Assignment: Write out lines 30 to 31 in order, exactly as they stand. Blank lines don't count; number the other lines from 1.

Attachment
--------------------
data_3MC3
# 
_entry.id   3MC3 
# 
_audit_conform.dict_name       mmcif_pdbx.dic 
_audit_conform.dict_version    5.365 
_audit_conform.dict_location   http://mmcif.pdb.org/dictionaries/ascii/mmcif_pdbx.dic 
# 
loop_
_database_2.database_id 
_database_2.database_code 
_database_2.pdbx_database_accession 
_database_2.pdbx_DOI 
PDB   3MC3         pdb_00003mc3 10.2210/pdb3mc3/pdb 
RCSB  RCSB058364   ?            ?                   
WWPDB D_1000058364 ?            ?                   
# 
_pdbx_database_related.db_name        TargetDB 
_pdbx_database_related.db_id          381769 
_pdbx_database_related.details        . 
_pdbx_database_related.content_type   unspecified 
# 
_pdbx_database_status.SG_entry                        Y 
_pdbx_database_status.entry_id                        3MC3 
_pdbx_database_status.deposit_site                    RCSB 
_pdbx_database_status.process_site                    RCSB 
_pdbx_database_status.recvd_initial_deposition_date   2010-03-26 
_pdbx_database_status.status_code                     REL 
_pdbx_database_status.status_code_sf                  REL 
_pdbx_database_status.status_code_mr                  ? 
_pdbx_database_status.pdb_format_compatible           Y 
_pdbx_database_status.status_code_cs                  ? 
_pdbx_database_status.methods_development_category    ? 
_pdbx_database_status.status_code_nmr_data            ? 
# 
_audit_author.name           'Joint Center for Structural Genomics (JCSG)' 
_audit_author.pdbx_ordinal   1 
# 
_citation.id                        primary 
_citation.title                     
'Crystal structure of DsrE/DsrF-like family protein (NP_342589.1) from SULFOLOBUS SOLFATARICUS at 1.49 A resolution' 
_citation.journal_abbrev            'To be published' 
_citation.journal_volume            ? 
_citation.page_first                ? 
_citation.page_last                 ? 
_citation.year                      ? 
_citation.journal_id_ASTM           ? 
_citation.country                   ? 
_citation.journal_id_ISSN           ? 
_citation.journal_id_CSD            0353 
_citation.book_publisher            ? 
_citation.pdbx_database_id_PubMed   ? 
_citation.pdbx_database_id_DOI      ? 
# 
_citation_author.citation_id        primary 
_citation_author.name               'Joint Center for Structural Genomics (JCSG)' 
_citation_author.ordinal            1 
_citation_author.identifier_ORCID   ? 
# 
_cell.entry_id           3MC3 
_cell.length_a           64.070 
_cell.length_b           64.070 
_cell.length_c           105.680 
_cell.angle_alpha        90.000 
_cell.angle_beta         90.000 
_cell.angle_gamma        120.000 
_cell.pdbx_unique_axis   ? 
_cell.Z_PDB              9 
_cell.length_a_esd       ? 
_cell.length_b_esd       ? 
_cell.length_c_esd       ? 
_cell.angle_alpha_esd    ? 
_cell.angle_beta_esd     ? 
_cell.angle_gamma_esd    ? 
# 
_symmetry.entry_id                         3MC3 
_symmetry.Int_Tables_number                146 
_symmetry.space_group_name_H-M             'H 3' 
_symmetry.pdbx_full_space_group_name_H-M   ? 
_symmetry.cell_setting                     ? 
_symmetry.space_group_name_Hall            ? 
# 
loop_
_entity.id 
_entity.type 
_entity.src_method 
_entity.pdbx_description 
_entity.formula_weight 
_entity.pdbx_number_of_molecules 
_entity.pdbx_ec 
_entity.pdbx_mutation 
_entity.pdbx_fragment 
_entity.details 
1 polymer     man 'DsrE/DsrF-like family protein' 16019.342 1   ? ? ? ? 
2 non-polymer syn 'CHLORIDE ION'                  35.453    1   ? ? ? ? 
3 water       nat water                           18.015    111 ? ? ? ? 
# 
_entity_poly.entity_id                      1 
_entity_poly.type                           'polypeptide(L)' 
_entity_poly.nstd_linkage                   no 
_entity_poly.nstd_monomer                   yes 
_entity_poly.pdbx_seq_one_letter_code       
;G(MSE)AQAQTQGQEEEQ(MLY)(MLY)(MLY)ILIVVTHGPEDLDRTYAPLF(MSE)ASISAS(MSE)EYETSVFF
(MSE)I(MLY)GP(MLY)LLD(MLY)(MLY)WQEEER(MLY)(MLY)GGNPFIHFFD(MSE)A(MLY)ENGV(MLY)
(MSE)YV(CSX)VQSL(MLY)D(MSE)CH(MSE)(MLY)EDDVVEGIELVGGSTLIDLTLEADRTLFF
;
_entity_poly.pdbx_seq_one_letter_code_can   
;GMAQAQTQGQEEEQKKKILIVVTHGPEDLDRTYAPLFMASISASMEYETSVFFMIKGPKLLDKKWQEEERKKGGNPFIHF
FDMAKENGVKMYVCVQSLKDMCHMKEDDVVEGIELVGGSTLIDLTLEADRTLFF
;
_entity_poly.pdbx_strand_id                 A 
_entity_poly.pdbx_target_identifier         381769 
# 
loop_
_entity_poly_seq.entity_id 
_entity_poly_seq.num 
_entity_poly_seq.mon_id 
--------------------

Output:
_pdbx_database_status.status_code_mr                  ? 
_pdbx_database_status.pdb_format_compatible           Y 